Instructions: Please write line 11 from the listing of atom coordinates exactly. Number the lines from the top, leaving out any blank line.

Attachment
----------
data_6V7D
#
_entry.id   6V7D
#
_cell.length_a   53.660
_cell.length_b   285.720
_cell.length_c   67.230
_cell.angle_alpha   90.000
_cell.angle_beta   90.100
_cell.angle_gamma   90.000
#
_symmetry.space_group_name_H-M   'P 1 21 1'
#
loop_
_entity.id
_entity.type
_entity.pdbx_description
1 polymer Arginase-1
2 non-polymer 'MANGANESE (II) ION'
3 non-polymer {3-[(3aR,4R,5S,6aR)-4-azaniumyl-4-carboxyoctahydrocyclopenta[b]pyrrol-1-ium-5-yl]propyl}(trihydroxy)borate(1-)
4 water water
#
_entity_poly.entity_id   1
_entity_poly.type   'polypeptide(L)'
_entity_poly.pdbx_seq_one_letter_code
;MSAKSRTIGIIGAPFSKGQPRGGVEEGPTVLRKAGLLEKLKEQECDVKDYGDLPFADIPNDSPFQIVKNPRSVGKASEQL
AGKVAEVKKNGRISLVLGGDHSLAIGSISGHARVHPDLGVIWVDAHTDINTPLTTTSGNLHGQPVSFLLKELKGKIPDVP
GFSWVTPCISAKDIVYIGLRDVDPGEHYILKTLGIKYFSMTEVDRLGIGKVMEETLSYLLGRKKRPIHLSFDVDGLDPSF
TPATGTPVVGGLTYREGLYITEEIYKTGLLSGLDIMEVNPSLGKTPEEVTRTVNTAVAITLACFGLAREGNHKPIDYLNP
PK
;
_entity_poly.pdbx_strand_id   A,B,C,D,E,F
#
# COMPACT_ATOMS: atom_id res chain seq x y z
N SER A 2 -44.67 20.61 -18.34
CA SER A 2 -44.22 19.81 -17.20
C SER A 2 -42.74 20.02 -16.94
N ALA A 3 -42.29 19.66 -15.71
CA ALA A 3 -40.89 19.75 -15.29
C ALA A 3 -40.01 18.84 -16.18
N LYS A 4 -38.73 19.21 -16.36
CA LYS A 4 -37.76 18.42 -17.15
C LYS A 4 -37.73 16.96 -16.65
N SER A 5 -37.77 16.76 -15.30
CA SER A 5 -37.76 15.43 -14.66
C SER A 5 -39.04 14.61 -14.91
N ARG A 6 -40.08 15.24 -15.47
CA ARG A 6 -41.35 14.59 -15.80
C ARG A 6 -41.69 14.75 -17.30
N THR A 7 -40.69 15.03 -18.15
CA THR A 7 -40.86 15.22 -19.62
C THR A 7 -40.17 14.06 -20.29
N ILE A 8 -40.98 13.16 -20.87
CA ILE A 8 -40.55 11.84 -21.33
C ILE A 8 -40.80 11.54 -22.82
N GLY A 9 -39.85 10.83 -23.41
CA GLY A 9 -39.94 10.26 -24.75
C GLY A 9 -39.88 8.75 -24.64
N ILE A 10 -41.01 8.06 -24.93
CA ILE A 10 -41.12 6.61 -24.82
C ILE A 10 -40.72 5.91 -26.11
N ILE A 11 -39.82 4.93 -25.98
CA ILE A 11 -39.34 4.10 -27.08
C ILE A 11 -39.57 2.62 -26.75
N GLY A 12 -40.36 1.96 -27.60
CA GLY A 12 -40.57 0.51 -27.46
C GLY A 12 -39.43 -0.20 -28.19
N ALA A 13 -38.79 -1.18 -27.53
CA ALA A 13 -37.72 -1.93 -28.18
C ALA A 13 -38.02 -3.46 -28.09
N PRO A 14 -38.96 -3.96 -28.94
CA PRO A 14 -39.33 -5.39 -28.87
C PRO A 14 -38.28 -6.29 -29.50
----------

#